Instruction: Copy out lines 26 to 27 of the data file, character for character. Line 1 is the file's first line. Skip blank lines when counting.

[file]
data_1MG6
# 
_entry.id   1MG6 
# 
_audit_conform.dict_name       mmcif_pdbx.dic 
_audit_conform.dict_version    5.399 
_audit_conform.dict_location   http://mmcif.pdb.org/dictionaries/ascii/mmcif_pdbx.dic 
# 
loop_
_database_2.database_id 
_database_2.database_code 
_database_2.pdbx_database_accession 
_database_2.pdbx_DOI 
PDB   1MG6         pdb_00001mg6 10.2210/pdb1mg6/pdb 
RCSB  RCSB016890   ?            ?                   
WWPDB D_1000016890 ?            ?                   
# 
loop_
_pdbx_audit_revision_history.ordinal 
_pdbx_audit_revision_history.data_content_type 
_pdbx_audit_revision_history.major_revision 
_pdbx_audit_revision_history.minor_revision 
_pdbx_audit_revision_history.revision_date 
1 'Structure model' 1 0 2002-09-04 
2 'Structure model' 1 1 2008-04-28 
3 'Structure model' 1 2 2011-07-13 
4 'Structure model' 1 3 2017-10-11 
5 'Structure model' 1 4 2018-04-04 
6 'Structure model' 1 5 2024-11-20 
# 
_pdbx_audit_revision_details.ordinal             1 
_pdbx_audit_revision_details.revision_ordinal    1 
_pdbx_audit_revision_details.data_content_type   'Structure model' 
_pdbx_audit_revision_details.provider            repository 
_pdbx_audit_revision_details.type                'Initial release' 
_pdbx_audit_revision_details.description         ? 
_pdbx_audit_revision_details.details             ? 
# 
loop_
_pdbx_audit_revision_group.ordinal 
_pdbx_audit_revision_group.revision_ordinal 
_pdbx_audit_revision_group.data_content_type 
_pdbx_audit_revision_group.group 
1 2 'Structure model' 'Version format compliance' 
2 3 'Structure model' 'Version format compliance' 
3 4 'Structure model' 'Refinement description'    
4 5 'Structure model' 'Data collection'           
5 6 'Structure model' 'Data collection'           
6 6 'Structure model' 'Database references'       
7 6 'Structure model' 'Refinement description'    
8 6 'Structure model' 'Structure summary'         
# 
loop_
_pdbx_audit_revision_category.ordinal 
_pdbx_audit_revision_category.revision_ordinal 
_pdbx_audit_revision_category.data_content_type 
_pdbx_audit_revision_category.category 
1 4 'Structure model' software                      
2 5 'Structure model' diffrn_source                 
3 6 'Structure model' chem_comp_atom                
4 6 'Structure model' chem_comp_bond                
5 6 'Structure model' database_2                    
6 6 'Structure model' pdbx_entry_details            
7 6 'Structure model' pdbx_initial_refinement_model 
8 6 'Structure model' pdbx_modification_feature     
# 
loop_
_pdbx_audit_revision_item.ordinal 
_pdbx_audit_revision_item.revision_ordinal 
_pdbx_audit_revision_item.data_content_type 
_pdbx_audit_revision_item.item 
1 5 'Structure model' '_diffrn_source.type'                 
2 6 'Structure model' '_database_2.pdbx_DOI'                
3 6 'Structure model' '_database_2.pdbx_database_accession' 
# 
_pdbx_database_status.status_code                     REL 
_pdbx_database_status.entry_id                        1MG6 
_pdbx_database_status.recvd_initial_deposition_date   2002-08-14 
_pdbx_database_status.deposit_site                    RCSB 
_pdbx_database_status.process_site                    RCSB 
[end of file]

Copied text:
3 'Structure model' 1 2 2011-07-13 
4 'Structure model' 1 3 2017-10-11 